Happy Birthday, you crazy white whale!

Today marks the 167th anniversary of the publication of Herman Melville’s Moby Dick.  I read the book a few years back and have to admit it was challenging….to say the least.  This is something that needs a PhD to interpret, methinks.

But one particular passage stayed with me:

Consider, once more, the universal cannibalism of the sea….

Consider all this; and then turn to this green, gentle, and most docile earth; consider them both, the sea and the land; and do you not find a strange analogy to something in yourself?  For as this appalling ocean surrounds the verdant land, so in the soul of man there lies one insular Tahiti, full of peace and joy, but encompassed by all the horrors of the half known life.  God keep thee!  Push not off from that isle, thou canst never return.

Is Herman Melville petitioning us to listen to our inner voice, to hear what it wants us to do in our lives, and to let it lead us?

For me, yes – the further I’ve gone from my art, the more turmoil I’ve had to bear in my life.  Similarly, that churning pulls me away from the artistic journey that is at my true core.  I think Melville is shamefully pessimistic though, in saying that we can’t ever go back.

What is your inner Tahiti telling you?

Christy

PS – Moby Dick washed over me a bit.  But Melville is definitely a deep thinker – worth going back to one day.  Let me know what insights he gave you!

A Road Not Taken
A Road Not Taken 11×14 Oil on Canvas By Christy Michalak, Canada, 2018

5 comments

  1. Great quote. I haven’t read Moby Dick. My Tahiti… my Tahiti… hmm. I think if I were going to comment on Melville’s quote, I would disagree with him about his take on the half-known sea/soul. He seems downright ‘fearful’ about what he doesn’t know. A lot of people might be right with him there. But… what if we looked upon the ‘unknown’ with wide-eyed excitement instead of fear? What if jumping into the sea/soul was the ‘best thing ever’!? So my Tahiti, right now, is not to sit in verdant peace + joy, but to ‘not be fearful’ of the ‘unknown’. To say, “What if” instead. If something has ‘never been done before’, I think, sure there will be a lot of trepidation. And you know… its always this way. But how could it not? We have not ‘done it before’. There’s ‘no scientific research’. The film’s ‘not even in the can yet’. There are no ‘best practices’ to follow. Me, I am going to embrace the “What if’s”, and to be able to embrace these things, I am going to be flexible, adaptable, innovative – which will make me more resilient to the “what if’s”. I’m going to sail ‘by the seat of my pants’, into that dark blue sea and say, “Ha Ha… I laugh in the face of danger”[Peter Brady – The Brady Bunch circa ’69-74′].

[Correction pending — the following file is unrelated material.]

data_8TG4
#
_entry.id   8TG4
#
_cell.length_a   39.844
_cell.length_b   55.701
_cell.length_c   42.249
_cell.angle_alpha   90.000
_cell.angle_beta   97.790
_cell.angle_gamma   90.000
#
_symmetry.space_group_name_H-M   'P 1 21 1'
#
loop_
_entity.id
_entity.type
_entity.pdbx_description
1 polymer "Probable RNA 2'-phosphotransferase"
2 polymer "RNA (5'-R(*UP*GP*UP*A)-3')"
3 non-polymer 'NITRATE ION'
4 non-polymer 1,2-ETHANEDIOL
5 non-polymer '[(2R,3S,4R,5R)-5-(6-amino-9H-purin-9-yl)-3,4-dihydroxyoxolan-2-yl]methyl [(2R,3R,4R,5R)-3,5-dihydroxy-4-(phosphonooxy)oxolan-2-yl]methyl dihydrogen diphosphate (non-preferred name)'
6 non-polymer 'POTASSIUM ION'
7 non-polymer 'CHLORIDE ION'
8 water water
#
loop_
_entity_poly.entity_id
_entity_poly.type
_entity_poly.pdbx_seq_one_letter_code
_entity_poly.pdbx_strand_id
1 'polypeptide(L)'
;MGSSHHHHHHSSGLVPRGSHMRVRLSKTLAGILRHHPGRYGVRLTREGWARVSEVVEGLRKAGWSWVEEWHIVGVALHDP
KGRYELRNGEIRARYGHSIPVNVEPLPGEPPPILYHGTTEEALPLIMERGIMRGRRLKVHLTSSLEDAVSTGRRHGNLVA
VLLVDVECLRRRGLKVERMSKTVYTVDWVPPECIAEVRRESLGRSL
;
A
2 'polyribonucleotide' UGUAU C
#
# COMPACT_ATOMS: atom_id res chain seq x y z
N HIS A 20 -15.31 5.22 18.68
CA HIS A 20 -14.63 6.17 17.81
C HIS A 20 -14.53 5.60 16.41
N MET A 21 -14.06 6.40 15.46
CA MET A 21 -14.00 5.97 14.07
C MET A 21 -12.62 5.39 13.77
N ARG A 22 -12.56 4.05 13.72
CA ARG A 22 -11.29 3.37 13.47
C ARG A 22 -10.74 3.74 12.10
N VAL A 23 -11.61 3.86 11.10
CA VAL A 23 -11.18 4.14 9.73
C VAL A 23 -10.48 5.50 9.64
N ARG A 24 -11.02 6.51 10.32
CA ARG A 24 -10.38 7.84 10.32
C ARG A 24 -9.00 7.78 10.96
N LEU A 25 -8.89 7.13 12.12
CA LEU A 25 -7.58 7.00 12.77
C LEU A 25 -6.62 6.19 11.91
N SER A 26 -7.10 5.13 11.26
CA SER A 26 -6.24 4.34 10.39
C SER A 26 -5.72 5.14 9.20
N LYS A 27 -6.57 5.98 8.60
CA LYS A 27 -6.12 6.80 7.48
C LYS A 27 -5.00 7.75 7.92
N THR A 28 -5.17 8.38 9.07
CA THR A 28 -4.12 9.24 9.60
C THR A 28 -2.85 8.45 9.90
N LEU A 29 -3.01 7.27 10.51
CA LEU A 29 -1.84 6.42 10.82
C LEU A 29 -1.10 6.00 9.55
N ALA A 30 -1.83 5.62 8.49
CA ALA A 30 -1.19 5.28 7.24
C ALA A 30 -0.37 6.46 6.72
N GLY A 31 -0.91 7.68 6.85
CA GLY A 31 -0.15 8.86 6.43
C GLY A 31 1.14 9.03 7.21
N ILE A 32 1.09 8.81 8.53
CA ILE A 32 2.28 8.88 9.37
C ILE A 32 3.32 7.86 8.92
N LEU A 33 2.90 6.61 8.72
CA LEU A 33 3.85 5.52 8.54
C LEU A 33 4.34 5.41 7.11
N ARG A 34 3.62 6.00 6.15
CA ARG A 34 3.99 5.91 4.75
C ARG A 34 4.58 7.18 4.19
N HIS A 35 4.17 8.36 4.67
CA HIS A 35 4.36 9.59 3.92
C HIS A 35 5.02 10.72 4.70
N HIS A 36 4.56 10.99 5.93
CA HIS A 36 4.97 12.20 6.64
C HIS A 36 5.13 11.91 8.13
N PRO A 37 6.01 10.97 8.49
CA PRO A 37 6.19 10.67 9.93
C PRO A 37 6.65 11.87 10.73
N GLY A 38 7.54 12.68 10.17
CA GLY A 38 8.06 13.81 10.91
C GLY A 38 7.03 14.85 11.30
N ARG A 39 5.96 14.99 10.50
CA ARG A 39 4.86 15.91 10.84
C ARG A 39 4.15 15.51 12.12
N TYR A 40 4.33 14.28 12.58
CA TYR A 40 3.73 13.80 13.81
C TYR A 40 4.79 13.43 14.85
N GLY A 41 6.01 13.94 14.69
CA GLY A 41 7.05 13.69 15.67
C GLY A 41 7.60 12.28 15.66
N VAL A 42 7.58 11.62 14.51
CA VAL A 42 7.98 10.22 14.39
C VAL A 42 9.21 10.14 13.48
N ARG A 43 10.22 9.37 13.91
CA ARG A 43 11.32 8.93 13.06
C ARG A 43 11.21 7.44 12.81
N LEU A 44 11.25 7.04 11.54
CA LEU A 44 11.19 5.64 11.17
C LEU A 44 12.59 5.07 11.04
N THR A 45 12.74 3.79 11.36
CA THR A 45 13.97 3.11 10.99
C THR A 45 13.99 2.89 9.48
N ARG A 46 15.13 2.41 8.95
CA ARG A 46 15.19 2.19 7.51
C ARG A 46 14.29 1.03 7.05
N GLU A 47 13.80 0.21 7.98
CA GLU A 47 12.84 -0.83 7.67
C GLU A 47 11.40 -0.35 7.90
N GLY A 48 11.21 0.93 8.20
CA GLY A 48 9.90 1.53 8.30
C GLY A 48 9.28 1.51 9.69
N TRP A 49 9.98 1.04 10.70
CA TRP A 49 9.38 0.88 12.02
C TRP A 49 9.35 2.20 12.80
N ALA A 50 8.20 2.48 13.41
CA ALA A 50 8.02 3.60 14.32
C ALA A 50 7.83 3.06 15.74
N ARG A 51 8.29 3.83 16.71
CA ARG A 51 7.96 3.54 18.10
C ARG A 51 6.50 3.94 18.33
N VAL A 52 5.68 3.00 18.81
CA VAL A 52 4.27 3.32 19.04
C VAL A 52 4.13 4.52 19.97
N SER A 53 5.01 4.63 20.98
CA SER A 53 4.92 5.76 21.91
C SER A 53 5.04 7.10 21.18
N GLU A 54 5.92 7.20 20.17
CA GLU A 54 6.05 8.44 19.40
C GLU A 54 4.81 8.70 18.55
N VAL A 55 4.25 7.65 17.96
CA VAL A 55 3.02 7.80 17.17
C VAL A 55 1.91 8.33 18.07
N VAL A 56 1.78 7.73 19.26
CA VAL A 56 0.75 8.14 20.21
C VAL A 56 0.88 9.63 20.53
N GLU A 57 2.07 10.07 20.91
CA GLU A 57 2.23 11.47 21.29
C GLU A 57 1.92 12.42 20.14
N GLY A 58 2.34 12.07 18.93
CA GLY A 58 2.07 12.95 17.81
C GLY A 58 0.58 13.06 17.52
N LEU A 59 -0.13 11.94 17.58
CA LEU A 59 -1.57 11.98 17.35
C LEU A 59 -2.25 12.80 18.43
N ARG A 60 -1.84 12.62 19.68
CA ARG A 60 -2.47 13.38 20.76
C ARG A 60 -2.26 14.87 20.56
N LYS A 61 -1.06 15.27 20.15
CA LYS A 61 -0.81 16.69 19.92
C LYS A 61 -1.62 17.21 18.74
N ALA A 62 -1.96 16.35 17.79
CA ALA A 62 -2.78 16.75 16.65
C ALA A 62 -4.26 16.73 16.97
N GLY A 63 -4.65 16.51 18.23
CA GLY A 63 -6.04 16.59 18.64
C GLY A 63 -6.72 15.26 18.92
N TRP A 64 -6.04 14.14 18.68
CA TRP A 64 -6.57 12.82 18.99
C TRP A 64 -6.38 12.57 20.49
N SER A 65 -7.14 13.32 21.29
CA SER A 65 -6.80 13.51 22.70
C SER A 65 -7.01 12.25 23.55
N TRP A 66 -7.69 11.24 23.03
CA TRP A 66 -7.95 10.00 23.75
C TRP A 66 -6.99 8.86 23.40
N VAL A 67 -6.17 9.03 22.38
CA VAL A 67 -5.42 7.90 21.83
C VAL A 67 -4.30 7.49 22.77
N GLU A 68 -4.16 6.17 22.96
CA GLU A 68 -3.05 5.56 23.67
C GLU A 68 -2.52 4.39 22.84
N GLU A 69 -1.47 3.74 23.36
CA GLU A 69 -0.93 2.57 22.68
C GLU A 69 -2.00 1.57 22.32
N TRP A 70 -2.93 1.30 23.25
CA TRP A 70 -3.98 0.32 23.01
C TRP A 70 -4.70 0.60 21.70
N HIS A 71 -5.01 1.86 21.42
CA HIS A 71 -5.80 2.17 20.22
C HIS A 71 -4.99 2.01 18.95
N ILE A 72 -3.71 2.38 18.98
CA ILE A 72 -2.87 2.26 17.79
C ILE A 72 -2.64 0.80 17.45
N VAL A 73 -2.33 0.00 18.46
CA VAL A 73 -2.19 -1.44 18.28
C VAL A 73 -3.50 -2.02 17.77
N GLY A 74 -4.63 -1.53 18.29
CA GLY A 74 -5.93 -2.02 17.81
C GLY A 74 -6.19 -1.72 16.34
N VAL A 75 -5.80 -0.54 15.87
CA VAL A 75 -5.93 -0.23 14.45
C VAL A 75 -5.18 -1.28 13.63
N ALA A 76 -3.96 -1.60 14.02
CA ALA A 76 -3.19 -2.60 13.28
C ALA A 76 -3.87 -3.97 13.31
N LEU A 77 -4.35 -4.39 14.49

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    • Thanks, Chris! I love your comments and your interpretation – and especially the Peter Brady quote, lol!! You may be right – is Melville trying to warn us not to go out and seek the proverbial whale (we all remember Captain Ahab’s grisly death in the end)? If so….eek!

      My interpretation was that Tahiti will lead us down the right path for us, no matter how challenging or scary. The real risk is to force yourself down a path that was never part of your soul’s intended destination. We all risk that when we listen to ego, and not to “Tahiti”. :). What I on this blog have been calling “the Wizard” (with a nod to Deepak Chopra).

      I can’t wait to see where your sails take you, by the way! They’ve already brought you far!

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  2. Love it…philosopher’s corner 😉 As for myself, being a true Pisces, I am always most at home near or on the water. But the elements of the deep sea, hidden far beneath do still hold that exciting, but gut wrenching factor for me, analogous to the danger that man poses to those of us on ‘Terra firma’.
    My Tahiti is paintbrush in hand on the shore my Emerald Isle. ☘

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    • Rose, I love how you brought in astrology to this. Something that I didn’t consider – but I’m an Aquarius which is also a water sign – and a provocative one, at that. Hmmm. Your comparison of the sea’s ‘gut-wrenching’ to the actions that man himself can take is also astute and resonates.

      My Tahiti is also my paintbrush. It’s my truth. It’s my contribution to the world and my antidote, also. It’s up to us artists to paint a brighter future!

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